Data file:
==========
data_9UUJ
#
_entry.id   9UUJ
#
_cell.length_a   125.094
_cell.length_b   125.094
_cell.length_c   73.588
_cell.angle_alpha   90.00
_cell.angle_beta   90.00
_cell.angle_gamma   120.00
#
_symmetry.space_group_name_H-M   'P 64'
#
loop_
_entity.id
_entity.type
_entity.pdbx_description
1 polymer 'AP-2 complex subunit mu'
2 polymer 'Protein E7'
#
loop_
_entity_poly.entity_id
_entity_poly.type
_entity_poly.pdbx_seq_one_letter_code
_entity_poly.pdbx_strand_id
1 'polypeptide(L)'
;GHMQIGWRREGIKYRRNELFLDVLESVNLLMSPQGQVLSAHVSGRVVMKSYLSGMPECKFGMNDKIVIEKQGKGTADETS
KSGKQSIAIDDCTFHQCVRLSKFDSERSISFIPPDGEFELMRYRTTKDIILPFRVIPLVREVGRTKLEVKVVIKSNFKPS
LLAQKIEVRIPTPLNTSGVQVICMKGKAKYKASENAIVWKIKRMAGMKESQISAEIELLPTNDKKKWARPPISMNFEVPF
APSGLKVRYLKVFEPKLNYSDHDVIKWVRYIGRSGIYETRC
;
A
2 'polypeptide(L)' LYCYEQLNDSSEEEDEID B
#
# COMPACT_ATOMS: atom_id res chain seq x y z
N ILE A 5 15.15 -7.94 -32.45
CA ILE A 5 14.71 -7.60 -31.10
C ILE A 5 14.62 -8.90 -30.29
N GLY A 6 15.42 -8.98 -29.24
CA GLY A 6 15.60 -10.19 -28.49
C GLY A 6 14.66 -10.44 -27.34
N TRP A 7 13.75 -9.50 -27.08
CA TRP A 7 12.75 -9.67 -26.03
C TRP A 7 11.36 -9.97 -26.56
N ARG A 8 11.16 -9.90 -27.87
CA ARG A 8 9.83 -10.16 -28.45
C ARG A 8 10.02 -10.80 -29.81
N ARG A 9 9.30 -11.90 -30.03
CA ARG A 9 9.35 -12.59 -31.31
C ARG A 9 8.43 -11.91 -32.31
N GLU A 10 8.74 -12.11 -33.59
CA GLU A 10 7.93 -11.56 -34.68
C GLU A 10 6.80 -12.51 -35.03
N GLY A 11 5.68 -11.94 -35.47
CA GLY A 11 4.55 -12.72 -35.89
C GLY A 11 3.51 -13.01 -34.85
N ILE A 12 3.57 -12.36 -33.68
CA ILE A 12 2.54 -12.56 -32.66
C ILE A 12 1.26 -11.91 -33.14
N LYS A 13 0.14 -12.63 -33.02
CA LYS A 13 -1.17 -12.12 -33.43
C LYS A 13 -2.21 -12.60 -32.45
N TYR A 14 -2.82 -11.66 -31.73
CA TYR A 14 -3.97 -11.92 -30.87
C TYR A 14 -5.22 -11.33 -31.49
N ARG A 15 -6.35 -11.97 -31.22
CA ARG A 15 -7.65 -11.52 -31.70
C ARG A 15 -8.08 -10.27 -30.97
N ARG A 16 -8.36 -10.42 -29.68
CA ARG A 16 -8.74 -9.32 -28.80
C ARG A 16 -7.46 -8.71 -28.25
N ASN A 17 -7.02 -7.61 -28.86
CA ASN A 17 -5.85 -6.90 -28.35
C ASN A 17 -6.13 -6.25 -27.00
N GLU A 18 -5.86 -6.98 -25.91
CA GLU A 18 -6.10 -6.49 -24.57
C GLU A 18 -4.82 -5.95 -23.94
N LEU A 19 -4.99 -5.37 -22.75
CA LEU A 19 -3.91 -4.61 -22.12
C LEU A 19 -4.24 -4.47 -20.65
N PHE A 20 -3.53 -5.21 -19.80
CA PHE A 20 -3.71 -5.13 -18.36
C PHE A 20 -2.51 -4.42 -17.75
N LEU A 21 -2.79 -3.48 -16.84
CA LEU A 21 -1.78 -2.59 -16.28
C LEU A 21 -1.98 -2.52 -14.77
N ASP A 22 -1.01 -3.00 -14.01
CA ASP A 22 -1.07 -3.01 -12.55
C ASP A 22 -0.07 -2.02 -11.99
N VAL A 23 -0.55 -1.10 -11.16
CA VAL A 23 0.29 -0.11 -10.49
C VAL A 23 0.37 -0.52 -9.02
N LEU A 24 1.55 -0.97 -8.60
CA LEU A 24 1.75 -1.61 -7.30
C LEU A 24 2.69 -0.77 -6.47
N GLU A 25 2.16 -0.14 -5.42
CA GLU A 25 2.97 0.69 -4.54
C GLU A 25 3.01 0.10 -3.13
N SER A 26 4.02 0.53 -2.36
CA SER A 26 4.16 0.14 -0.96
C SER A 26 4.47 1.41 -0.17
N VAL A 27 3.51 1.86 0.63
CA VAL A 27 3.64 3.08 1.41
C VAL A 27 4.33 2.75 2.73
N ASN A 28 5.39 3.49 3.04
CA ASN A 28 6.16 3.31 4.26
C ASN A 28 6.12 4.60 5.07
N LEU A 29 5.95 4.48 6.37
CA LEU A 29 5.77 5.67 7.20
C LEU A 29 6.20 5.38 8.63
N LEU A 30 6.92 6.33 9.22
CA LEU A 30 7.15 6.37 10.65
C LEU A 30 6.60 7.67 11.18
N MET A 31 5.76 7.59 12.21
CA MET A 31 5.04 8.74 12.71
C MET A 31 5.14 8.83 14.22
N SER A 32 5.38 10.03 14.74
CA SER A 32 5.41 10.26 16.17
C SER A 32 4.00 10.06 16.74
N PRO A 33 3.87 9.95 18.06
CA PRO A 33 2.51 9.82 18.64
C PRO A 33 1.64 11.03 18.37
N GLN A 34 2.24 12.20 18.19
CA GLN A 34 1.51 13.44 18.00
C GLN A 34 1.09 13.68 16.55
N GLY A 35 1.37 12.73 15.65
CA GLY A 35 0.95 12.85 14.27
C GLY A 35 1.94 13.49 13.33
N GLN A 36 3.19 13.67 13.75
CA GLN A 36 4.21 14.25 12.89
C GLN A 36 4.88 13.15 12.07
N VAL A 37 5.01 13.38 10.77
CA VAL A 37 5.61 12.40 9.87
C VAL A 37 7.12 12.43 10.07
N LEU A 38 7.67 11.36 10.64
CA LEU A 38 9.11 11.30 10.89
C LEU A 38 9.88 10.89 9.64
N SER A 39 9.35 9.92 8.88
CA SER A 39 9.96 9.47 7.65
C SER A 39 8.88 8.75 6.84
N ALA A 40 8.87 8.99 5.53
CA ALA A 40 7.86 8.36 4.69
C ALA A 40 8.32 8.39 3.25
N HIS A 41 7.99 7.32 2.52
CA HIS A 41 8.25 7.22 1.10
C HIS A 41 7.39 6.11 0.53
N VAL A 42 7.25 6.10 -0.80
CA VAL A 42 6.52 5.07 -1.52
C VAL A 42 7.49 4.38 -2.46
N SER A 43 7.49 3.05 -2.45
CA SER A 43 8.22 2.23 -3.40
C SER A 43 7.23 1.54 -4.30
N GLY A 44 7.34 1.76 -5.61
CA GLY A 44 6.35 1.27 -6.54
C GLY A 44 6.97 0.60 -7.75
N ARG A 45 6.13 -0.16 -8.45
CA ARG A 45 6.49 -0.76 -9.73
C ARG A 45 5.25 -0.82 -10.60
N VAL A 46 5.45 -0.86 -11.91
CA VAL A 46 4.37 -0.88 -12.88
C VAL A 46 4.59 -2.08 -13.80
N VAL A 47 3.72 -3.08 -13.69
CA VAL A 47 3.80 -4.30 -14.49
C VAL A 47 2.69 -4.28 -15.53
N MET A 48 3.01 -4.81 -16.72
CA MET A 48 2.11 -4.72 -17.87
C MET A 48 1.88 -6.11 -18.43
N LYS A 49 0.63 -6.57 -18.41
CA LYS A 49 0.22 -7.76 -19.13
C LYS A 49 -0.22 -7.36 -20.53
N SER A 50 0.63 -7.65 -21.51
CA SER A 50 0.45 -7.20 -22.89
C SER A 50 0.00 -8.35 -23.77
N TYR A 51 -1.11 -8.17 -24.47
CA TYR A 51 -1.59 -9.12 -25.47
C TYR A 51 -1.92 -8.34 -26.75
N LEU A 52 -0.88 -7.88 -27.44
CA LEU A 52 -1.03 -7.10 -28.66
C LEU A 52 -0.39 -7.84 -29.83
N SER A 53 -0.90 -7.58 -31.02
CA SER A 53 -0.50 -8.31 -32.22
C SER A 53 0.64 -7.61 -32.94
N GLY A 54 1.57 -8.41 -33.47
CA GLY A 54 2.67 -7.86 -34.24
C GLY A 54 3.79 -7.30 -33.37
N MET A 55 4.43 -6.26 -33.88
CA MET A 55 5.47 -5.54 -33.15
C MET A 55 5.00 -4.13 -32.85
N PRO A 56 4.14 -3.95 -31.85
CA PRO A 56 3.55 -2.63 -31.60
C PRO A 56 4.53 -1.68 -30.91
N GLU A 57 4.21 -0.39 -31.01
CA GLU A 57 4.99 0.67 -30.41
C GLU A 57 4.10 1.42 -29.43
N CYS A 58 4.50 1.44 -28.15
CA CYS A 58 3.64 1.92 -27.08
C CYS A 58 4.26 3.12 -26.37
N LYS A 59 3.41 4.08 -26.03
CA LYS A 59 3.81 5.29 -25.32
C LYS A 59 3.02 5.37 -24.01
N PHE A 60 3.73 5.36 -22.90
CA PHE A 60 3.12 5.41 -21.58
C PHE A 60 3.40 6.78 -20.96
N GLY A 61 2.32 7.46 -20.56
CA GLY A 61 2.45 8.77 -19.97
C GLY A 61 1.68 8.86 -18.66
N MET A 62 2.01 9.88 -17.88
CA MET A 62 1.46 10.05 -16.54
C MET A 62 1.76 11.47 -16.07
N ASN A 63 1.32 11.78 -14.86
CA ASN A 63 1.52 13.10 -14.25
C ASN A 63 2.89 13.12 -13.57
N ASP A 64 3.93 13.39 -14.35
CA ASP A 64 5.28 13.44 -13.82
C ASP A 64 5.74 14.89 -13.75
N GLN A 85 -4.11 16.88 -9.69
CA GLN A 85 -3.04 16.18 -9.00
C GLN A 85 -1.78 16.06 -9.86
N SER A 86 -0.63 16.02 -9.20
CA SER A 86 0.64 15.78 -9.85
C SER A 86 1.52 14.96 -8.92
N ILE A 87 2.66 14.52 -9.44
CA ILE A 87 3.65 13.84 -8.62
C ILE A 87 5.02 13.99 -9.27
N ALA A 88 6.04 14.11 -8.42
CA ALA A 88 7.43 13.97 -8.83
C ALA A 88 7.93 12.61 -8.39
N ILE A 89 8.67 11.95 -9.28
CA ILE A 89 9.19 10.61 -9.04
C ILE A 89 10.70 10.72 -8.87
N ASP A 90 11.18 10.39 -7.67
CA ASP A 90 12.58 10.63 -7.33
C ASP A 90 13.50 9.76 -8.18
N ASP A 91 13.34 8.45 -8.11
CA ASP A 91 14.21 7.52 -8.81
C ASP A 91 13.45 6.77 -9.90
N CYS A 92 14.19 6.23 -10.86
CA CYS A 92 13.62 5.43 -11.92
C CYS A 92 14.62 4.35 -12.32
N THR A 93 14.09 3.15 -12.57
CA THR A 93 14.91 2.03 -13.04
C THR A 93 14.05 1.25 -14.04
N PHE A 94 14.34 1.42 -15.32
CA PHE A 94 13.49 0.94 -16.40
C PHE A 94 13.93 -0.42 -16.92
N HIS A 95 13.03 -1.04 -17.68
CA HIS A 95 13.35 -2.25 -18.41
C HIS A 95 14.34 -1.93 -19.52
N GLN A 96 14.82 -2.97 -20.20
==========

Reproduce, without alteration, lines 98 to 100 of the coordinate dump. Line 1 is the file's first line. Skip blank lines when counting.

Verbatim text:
C GLU A 25 3.01 0.10 -3.13
N SER A 26 4.02 0.53 -2.36
CA SER A 26 4.16 0.14 -0.96